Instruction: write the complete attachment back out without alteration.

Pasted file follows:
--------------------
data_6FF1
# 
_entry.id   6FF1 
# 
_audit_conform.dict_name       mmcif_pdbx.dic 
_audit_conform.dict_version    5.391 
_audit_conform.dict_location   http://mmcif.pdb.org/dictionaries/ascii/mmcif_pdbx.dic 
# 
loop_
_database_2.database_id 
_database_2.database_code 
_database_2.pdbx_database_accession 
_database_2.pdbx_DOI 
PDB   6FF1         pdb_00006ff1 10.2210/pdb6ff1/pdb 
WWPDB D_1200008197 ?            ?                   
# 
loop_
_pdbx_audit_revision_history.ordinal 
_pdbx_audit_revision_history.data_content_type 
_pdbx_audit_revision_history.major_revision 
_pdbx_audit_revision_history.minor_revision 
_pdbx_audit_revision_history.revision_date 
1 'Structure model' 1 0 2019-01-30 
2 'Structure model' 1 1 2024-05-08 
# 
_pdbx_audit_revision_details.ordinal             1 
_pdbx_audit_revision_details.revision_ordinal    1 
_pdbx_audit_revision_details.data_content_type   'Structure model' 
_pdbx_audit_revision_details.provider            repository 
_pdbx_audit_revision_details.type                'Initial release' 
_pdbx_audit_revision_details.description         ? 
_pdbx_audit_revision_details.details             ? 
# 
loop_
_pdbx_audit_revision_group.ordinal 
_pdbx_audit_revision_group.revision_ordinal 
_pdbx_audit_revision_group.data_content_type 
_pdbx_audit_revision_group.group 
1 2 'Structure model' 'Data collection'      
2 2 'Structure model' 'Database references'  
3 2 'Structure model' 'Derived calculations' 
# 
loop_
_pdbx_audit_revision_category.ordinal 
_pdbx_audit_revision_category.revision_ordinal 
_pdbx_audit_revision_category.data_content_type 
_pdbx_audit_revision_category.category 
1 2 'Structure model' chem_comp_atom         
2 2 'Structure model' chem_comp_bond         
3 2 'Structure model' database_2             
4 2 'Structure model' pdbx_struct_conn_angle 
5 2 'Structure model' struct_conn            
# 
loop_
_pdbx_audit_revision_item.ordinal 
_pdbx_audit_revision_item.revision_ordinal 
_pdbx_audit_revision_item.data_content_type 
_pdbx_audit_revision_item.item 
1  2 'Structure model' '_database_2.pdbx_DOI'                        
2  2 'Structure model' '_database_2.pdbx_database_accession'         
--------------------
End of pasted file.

data_6FF1
# 
_entry.id   6FF1 
# 
_audit_conform.dict_name       mmcif_pdbx.dic 
_audit_conform.dict_version    5.391 
_audit_conform.dict_location   http://mmcif.pdb.org/dictionaries/ascii/mmcif_pdbx.dic 
# 
loop_
_database_2.database_id 
_database_2.database_code 
_database_2.pdbx_database_accession 
_database_2.pdbx_DOI 
PDB   6FF1         pdb_00006ff1 10.2210/pdb6ff1/pdb 
WWPDB D_1200008197 ?            ?                   
# 
loop_
_pdbx_audit_revision_history.ordinal 
_pdbx_audit_revision_history.data_content_type 
_pdbx_audit_revision_history.major_revision 
_pdbx_audit_revision_history.minor_revision 
_pdbx_audit_revision_history.revision_date 
1 'Structure model' 1 0 2019-01-30 
2 'Structure model' 1 1 2024-05-08 
# 
_pdbx_audit_revision_details.ordinal             1 
_pdbx_audit_revision_details.revision_ordinal    1 
_pdbx_audit_revision_details.data_content_type   'Structure model' 
_pdbx_audit_revision_details.provider            repository 
_pdbx_audit_revision_details.type                'Initial release' 
_pdbx_audit_revision_details.description         ? 
_pdbx_audit_revision_details.details             ? 
# 
loop_
_pdbx_audit_revision_group.ordinal 
_pdbx_audit_revision_group.revision_ordinal 
_pdbx_audit_revision_group.data_content_type 
_pdbx_audit_revision_group.group 
1 2 'Structure model' 'Data collection'      
2 2 'Structure model' 'Database references'  
3 2 'Structure model' 'Derived calculations' 
# 
loop_
_pdbx_audit_revision_category.ordinal 
_pdbx_audit_revision_category.revision_ordinal 
_pdbx_audit_revision_category.data_content_type 
_pdbx_audit_revision_category.category 
1 2 'Structure model' chem_comp_atom         
2 2 'Structure model' chem_comp_bond         
3 2 'Structure model' database_2             
4 2 'Structure model' pdbx_struct_conn_angle 
5 2 'Structure model' struct_conn            
# 
loop_
_pdbx_audit_revision_item.ordinal 
_pdbx_audit_revision_item.revision_ordinal 
_pdbx_audit_revision_item.data_content_type 
_pdbx_audit_revision_item.item 
1  2 'Structure model' '_database_2.pdbx_DOI'                        
2  2 'Structure model' '_database_2.pdbx_database_accession'         